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A Sense of Balance: Experimental Investigation and Modeling of a Malonyl-CoA Sensor in Escherichia coli.

Fehér T, Libis V, Carbonell P, Faulon JL - Front Bioeng Biotechnol (2015)

Bottom Line: Moreover, by monitoring the effect of the copy-number of the production plasmid on the dose-response curve of the sensor, we managed to coarse-tune the level of pathway expression to maximize malonyl-CoA synthesis.In addition, we provide an example of the sensor's use in analyzing the effect of inducer or substrate concentrations on production levels.The rational development of models describing sensors, supplemented with the power of high-throughput optimization provide a promising potential for engineering feedback loops regulating enzyme levels to maximize productivity yields of synthetic metabolic pathways.

View Article: PubMed Central - PubMed

Affiliation: Institute of Systems and Synthetic Biology, University of Evry Val d'Essonne , Evry , France ; Institute of Biochemistry, Biological Research Centre of the Hungarian Academy of Sciences , Szeged , Hungary.

ABSTRACT
Production of value-added chemicals in microorganisms is regarded as a viable alternative to chemical synthesis. In the past decade, several engineered pathways producing such chemicals, including plant secondary metabolites in microorganisms have been reported; upscaling their production yields, however, was often challenging. Here, we analyze a modular device designed for sensing malonyl-CoA, a common precursor for both fatty acid and flavonoid biosynthesis. The sensor can be used either for high-throughput pathway screening in synthetic biology applications or for introducing a feedback circuit to regulate production of the desired chemical. Here, we used the sensor to compare the performance of several predicted malonyl-CoA-producing pathways, and validated the utility of malonyl-CoA reductase and malonate-CoA transferase for malonyl-CoA biosynthesis. We generated a second-order dynamic linear model describing the relation of the fluorescence generated by the sensor to the biomass of the host cell representing a filter/amplifier with a gain that correlates with the level of induction. We found the time constants describing filter dynamics to be independent of the level of induction but distinctively clustered for each of the production pathways, indicating the robustness of the sensor. Moreover, by monitoring the effect of the copy-number of the production plasmid on the dose-response curve of the sensor, we managed to coarse-tune the level of pathway expression to maximize malonyl-CoA synthesis. In addition, we provide an example of the sensor's use in analyzing the effect of inducer or substrate concentrations on production levels. The rational development of models describing sensors, supplemented with the power of high-throughput optimization provide a promising potential for engineering feedback loops regulating enzyme levels to maximize productivity yields of synthetic metabolic pathways.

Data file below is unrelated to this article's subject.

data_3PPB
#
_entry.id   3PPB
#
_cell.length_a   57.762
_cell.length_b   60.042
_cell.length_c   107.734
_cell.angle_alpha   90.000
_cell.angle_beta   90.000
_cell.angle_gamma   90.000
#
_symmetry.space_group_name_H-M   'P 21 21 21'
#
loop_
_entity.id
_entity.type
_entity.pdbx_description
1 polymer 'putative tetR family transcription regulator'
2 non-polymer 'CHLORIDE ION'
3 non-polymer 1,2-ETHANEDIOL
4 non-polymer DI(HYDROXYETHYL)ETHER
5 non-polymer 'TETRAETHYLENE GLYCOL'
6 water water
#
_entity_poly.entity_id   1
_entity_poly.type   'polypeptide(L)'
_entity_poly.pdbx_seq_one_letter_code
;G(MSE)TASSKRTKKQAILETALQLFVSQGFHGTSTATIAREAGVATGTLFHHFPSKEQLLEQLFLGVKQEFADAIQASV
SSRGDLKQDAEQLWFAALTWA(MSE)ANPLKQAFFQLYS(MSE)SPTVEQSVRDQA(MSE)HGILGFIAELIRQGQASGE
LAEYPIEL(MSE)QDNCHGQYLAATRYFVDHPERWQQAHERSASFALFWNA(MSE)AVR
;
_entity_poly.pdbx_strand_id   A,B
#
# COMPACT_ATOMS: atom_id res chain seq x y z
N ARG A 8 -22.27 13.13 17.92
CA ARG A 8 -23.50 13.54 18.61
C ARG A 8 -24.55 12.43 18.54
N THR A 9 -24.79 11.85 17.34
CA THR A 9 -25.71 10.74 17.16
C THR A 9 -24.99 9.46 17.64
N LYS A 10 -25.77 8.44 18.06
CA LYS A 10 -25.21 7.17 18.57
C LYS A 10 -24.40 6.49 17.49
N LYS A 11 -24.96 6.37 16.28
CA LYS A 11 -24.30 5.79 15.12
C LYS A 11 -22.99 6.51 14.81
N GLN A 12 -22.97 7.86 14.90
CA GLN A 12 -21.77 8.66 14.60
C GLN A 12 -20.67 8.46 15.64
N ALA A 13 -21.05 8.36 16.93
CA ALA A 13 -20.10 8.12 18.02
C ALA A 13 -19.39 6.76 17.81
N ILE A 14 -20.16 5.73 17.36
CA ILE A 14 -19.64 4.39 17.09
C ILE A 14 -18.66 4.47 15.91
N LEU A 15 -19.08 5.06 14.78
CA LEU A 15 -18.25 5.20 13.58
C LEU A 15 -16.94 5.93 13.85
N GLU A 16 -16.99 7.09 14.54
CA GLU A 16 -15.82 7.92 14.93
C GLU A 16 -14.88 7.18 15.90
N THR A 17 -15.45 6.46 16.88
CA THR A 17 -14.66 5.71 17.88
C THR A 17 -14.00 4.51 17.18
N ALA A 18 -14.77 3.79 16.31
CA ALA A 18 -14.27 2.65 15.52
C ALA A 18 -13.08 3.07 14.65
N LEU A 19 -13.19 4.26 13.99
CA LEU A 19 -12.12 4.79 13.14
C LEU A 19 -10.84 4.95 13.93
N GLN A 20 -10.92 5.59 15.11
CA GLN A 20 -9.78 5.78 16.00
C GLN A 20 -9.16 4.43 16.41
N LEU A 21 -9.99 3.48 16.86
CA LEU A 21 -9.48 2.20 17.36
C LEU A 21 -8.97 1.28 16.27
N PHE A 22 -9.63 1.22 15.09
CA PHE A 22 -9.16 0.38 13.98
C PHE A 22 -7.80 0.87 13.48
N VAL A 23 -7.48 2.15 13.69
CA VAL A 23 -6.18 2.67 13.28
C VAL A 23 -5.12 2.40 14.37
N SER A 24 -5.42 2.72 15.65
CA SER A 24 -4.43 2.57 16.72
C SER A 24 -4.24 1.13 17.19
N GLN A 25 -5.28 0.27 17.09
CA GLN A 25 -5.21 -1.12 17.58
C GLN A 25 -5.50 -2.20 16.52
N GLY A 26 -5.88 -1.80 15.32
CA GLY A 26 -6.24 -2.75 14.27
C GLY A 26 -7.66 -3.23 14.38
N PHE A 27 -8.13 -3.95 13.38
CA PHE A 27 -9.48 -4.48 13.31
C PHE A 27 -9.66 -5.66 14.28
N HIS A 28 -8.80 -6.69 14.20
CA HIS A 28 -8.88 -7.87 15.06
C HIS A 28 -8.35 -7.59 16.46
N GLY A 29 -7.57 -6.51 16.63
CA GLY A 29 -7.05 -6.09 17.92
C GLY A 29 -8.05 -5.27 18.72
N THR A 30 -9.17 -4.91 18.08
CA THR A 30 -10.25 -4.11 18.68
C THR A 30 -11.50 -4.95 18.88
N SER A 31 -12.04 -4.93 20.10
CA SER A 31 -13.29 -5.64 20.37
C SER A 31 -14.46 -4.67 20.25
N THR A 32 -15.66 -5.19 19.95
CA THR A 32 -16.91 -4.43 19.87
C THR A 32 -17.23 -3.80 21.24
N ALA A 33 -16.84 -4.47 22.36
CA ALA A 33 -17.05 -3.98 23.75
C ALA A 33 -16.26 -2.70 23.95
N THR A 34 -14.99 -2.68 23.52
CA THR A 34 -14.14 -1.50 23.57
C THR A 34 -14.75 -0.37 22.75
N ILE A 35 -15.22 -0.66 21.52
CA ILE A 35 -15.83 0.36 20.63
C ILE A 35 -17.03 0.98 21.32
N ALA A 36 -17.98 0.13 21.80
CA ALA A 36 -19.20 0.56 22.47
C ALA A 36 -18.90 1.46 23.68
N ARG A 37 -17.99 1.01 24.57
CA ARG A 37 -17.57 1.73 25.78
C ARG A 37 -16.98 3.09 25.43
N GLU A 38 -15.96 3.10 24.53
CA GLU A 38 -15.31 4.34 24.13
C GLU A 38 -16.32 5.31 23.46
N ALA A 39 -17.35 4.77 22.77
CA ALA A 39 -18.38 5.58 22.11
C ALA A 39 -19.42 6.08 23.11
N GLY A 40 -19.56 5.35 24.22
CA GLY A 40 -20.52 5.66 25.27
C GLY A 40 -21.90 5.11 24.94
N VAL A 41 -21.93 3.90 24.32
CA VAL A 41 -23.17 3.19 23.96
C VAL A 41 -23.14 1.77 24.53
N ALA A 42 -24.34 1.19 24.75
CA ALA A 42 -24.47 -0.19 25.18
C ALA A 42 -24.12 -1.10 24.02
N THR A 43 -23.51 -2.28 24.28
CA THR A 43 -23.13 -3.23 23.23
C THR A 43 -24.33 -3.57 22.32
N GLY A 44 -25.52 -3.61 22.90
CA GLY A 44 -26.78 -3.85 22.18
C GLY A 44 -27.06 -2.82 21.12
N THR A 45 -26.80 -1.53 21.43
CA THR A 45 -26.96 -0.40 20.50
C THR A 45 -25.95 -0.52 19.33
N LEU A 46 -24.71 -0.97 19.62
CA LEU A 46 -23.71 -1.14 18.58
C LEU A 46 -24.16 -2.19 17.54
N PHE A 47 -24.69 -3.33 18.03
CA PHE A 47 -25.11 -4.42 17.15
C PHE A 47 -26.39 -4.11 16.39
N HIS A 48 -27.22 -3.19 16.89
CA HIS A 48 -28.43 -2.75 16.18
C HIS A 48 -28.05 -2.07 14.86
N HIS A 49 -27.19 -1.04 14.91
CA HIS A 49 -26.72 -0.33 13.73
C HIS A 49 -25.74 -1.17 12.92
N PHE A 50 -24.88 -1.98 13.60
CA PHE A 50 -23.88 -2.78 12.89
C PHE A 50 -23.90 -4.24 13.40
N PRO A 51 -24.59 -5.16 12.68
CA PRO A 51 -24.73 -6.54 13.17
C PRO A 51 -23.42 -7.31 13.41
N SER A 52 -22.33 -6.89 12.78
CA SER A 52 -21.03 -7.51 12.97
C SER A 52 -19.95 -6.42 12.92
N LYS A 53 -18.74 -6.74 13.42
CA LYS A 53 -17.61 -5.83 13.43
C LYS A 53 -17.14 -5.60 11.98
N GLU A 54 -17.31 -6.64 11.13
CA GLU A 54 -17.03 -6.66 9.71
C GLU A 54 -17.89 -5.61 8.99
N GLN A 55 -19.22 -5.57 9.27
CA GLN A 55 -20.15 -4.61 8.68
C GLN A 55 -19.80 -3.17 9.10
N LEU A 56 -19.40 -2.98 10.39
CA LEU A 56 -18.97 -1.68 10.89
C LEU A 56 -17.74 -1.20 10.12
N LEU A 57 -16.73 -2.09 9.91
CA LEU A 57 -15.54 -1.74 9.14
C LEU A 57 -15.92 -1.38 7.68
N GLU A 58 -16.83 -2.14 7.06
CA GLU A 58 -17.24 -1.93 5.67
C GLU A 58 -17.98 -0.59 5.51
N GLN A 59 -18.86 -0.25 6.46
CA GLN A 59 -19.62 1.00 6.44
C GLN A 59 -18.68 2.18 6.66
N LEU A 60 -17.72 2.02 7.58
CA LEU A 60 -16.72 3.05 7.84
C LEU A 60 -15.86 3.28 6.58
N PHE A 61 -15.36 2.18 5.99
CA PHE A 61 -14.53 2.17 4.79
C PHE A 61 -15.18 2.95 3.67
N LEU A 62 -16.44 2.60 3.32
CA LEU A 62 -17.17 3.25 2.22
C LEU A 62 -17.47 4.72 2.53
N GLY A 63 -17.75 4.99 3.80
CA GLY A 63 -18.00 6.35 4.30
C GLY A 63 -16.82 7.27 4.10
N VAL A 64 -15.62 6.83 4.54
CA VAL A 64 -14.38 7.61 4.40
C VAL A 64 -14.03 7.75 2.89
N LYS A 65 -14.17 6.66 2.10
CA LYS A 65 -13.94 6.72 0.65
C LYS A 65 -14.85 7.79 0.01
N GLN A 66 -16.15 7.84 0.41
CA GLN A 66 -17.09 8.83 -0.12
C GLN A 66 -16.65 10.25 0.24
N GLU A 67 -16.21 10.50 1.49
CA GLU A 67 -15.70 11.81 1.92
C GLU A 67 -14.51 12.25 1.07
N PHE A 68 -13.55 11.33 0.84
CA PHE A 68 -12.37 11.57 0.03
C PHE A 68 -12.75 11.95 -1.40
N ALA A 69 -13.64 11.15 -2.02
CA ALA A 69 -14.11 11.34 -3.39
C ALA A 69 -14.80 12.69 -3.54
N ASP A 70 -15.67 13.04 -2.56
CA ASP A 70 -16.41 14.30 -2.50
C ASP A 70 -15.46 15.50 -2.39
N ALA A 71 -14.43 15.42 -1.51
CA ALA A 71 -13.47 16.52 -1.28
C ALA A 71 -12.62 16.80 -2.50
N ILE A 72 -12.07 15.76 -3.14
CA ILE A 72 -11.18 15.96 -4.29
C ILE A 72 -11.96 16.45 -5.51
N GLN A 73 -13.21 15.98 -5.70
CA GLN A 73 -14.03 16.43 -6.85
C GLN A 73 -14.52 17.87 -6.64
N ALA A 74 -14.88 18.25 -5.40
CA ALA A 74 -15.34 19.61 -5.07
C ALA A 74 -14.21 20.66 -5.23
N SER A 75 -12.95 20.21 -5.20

No MeSH data available.


Comparison of the malonyl-CoA levels produced by various constructs. Fluorescence observed at OD = 0.6, generated by pBFR1k_RFP_8FapR upon induction of the corresponding producer plasmid with 1 mM IPTG in a BL21DE3 host is depicted. Na-malonate was added for pACYCmatCmatB and pACYCmatCatoDA, and β-alanine was administered for pACYCmmsA and pACYCcagg1256. Each letter represents a value significantly differing from the others [i.e., if two value were found to significantly differ from each other (p < 0.05), then the letters corresponding to their bars do not overlap].
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Figure 13: Comparison of the malonyl-CoA levels produced by various constructs. Fluorescence observed at OD = 0.6, generated by pBFR1k_RFP_8FapR upon induction of the corresponding producer plasmid with 1 mM IPTG in a BL21DE3 host is depicted. Na-malonate was added for pACYCmatCmatB and pACYCmatCatoDA, and β-alanine was administered for pACYCmmsA and pACYCcagg1256. Each letter represents a value significantly differing from the others [i.e., if two value were found to significantly differ from each other (p < 0.05), then the letters corresponding to their bars do not overlap].